Is There Any Civility Left Today In America?

Republican presidential candidate Donald Trump speaks to supporters during a campaign rally, Saturday, Oct. 29, 2016, in Golden, Colo. (AP Photo/ Brennan Linsley)
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    As Kelly and I prepare to make our way to Washington DC this coming week to cover the inauguration of our 45th President, Donald Trump, I find myself asking, “Is there any civility left today in America?” Allow me to explain.
    First, this word “civility” is sort of an old fashioned word today, but its definition means “to be civil, to act in a civil manner; to be courteous, polite, and well mannered.” Of course, there are still a lot of good manners left in our America, and I know so very many polite and courteous people. But I’m wondering how many really uncivil people are going to be in Washington DC next week, determined to break up and smudge out one of so our very important and historical ceremonies which has been with us since our nation’s beginning – our U.S. Presidential Inauguration.
    In a recent poll people across America voted for whom they believe to be the greatest presidents in our nation’s history, and there were two that stood out above all the others. One of these was Abraham Lincoln, and the other was our first president, George Washington. Now, it’s been said that George Washington actually had a set of false teeth made of wood. But that doesn’t appear to be true. And the story that as a small boy he chopped down that cherry tree and when asked by his father he said, “I cannot tell a lie, yes I chopped down the tree”? That story doesn’t appear to be true either. But it’s easy to see why that story was believed to be the truth, because George Washington was a man of the highest character and integrity. Even when he was a young boy, still a teenager, he wrote his own, what he called, “Rules of Civility and Decent Behavior”. Listen to a few of his over 100 rules to being a civil person. He said:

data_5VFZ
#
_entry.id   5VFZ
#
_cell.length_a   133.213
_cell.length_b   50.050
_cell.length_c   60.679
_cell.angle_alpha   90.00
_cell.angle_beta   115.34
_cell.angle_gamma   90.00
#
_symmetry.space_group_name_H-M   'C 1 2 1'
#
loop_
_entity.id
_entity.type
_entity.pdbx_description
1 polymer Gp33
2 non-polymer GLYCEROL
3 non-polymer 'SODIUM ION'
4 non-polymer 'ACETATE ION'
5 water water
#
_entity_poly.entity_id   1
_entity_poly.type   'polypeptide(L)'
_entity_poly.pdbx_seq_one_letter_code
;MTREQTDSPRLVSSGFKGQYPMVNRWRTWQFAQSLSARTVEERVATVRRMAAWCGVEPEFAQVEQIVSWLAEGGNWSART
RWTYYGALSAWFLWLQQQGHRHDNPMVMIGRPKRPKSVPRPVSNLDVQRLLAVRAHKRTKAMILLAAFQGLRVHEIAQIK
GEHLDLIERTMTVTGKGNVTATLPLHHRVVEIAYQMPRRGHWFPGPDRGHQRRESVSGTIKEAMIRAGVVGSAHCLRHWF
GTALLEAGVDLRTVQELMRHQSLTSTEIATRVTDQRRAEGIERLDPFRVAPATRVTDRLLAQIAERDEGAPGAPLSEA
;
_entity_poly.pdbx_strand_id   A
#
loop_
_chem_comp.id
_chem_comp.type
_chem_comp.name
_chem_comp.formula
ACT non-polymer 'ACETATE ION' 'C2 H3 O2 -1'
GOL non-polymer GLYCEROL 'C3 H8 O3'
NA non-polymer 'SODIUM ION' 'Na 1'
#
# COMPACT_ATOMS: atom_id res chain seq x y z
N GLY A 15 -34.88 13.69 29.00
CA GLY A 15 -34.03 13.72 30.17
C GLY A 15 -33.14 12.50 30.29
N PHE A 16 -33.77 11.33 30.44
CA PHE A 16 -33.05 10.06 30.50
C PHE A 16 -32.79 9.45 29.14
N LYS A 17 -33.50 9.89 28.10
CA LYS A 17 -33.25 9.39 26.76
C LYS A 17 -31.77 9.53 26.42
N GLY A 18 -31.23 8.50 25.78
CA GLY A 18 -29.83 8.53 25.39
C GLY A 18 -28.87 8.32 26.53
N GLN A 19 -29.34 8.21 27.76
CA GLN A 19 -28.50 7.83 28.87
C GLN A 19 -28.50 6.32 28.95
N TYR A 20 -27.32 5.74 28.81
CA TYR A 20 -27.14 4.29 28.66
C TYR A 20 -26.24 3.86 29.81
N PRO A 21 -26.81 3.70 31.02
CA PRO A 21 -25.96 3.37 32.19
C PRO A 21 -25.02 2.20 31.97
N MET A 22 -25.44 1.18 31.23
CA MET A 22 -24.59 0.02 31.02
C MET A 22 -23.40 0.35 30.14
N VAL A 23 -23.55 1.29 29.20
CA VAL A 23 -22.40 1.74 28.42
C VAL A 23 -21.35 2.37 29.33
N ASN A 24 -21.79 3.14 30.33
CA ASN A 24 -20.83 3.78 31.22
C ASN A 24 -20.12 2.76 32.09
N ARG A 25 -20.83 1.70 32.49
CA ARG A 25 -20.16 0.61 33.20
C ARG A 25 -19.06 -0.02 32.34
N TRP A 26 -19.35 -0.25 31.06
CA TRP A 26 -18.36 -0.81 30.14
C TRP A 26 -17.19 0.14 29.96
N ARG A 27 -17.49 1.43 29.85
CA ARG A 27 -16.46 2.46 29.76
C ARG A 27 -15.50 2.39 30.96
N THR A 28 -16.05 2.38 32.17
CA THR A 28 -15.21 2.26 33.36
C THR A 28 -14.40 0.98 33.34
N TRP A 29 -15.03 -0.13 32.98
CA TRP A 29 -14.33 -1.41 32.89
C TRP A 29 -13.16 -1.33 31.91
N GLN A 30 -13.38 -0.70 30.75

1.  For every action done in company there should be respect for those present.
  2. Don’t sleep when others are speaking.
  3. Don’t sit when others are standing.
  4. Don’t speak when you should hold your tongue.
  5. Don’t show gladness in the misfortune of others, even if they’re your enemy.
  6. Use no reproachful language against anyone, neither curse nor revile.
  7. Associate yourself with men of good quality if you esteem your own reputation, for it is better to be alone than in bad company.
    You get the idea – don’t be rude and mean and impolite and disrespectful. As a young boy, George Washington wrote these rules of civility and it seemed he worked his entire life to live by each of these, and, because of it, he was highly admired and respected. And later, even after he became a man of great power and position he continued to conduct himself in this same manner; Very impressive.